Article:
Review by Phange

"Incredible production values offset a good deal of repetition"

If Devil May Cry 4 is any indication, graphics have taken a significant leap forward in a very short amount of time. Whereas the last generation of consoles brought cinematic cutscenes to life, games like DMC 4 are bringing them into your hands. It's an amazing accomplishment that Capcom should certainly be proud of, but Devil May Cry 4 is not without fault and some are quite significant, and prevent the near-perfectly executed combat and presentation from making a flawless package.

One of the most significant flaws of Devil May Cry 4 is the amount of sheer repetition it has; much like the original Halo, half the game is spent backtracking through areas you've visited before. But, as Dante, all the puzzles are already solved and many of the areas important towards those puzzles are blocked off entirely. The levels are, therefore, considerably shorter, and much easier. It's like getting halfway through a game, only to find out the other half had a huge drop in difficulty and polish. To be fair, Dante controls fantastically and his combat is more refined than Nero's, but one can't escape the fact that his half of the game is poorly-conceived.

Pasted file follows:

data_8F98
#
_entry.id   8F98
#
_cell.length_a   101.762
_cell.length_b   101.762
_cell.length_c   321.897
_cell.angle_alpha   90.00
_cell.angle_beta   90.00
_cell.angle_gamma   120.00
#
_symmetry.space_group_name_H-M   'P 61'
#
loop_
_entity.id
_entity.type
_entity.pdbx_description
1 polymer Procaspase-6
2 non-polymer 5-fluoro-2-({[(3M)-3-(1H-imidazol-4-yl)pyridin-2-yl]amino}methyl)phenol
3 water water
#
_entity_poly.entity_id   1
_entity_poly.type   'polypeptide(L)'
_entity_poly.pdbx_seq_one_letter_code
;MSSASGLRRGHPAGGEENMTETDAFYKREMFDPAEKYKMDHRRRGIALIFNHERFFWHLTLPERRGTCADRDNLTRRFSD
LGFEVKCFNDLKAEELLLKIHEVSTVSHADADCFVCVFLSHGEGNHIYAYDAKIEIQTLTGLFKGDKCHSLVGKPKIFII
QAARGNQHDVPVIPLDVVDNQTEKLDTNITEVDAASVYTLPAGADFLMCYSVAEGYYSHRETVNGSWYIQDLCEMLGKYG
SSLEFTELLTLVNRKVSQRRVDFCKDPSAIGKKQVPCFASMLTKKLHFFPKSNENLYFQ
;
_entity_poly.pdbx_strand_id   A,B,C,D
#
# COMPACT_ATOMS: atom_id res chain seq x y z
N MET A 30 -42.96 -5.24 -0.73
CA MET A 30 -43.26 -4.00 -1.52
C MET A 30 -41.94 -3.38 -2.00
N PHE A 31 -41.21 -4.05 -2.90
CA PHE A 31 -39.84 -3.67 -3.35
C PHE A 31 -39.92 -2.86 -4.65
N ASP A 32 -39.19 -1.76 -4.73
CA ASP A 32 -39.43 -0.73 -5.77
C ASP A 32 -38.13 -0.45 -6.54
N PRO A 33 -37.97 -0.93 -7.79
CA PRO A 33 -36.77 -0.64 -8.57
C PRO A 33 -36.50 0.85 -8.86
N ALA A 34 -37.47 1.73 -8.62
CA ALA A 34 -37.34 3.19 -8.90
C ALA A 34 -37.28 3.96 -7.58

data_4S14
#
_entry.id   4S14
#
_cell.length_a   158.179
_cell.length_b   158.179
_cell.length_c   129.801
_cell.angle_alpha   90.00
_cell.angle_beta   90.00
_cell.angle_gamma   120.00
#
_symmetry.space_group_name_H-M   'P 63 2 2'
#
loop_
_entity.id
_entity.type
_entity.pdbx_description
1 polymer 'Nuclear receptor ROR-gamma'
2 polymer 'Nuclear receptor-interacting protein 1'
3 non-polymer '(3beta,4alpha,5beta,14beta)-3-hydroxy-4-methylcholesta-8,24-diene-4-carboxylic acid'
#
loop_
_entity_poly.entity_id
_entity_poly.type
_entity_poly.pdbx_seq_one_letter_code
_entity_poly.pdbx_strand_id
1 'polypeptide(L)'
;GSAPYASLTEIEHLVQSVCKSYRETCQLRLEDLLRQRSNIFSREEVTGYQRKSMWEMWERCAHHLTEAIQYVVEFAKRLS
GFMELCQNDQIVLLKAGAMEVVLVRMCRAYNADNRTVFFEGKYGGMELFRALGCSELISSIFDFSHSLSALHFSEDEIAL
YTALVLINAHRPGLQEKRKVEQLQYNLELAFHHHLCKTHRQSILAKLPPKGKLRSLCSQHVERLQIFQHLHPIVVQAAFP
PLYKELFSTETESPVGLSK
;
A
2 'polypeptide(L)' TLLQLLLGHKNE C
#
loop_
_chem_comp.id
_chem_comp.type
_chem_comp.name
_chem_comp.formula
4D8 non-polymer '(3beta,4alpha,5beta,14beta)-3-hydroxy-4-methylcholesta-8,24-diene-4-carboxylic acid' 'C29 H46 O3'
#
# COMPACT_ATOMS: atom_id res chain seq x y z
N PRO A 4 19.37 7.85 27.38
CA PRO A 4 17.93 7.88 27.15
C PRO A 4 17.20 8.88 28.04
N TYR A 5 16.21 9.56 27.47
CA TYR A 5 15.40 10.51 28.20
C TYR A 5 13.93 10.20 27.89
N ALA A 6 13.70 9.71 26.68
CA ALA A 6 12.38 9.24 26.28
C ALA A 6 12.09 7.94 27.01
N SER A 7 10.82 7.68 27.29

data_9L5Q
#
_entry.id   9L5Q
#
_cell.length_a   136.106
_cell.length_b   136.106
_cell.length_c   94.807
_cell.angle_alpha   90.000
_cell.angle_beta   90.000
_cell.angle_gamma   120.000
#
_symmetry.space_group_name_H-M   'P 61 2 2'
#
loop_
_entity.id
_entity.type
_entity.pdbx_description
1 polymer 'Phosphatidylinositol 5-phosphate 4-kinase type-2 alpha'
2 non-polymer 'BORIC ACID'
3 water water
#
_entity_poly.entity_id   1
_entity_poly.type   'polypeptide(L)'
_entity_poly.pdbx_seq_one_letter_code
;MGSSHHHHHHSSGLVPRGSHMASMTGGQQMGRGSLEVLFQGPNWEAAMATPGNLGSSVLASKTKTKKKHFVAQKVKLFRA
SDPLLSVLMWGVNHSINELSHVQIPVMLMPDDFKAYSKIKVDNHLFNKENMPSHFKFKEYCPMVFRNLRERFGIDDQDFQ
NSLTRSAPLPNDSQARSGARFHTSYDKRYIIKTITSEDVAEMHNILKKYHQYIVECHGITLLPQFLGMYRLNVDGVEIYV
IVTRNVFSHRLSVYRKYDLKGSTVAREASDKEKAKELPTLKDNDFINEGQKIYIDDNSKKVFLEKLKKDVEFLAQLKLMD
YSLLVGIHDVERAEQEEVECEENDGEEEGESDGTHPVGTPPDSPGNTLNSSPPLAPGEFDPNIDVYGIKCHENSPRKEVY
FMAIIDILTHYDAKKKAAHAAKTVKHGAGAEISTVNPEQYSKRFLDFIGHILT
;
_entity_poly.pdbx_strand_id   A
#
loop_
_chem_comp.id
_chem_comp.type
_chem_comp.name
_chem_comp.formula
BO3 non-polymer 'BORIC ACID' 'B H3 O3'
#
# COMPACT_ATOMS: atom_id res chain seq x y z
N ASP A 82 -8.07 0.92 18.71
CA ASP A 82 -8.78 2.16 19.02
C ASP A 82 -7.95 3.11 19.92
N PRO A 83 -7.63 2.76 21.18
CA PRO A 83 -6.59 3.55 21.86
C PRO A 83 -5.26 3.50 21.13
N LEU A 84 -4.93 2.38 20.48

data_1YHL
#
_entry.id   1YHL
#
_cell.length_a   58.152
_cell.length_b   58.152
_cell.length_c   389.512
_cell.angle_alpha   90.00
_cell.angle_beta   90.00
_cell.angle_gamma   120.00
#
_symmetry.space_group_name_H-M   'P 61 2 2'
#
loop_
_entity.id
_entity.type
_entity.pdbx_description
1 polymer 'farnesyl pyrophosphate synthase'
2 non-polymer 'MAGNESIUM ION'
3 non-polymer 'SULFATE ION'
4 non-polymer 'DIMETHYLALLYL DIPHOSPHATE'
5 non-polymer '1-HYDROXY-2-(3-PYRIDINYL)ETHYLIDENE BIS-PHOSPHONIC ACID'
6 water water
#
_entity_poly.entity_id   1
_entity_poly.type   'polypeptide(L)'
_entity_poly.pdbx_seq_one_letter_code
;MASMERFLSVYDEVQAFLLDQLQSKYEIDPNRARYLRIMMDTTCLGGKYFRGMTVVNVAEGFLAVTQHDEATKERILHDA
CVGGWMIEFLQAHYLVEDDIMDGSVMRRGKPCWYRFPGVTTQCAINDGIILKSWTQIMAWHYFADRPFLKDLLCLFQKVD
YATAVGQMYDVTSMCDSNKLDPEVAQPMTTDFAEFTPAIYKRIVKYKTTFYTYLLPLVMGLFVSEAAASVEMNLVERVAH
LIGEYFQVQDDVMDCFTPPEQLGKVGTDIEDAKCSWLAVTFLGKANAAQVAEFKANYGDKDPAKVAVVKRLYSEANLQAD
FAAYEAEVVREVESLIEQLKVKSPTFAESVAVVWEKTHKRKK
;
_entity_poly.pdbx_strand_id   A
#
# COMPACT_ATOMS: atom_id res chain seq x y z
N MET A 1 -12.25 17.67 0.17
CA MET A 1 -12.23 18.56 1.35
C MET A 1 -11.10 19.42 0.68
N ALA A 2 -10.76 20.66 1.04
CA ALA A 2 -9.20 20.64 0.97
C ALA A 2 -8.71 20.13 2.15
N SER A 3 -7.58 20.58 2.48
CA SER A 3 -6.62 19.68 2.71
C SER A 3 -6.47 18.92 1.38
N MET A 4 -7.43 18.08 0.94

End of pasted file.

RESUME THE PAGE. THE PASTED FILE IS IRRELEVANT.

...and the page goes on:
Graphics

Devil May Cry 4 looks phenomenal, both in cutscenes and in-game. The in-game engine cutscenes look better than most FMV's of the previous generation, which is nothing short of staggering, but the game itself runs at a framerate as smooth as silk which is even more impressive.

Character models may be a bit too Final Fantasy-ish for some people's tastes (Nero certainly fits the bill of a Squall-meets-Sora) but they're nonetheless highly detailed and expressive. The special effects are jaw-dropping, as are the boss battles.

Sound

It's your typical DMC fare, with an aria in the opening added for good measure (and a surprising degree of sincerity to a series known for being somewhat insincere and slapstick).

The voicework is very solid; I found Nero to be more believable and well-performed than Dante, but there weren't any weak points in this game aside from the painfully annoying (on purpose, fortunately) stuttering scientist.

Gameplay

The combat system has been further refined from Devil May Cry 3, though there appears to be a shift in focus from defense to offense (the best defense is a good offense, eh?). Some may not appreciate this change, but I find it refreshing. Dante feels much more powerful but less agile than before, and Nero's arm certainly changes the dynamics of combat. Whereas, with Dante, you'd be chasing all the enemies you knocked away, Nero can merely pull them back so he can blast 'em again. It's an interesting change in the speed of combat.

The level structure is mostly the same as before, although the puzzles are much easier and less invasive.

Overall

Devil May Cry 4 isn't perfect, but it is overflowing with first-rate production values and a wonderful combat system that rewards repeated-play and memorization of enemy movements. In all, it's a great game and worth purchasing.


Reviewer's Score: 9/10 | Originally Posted: 02/26/08

Game Release: Devil May Cry 4 (US, 02/05/08)


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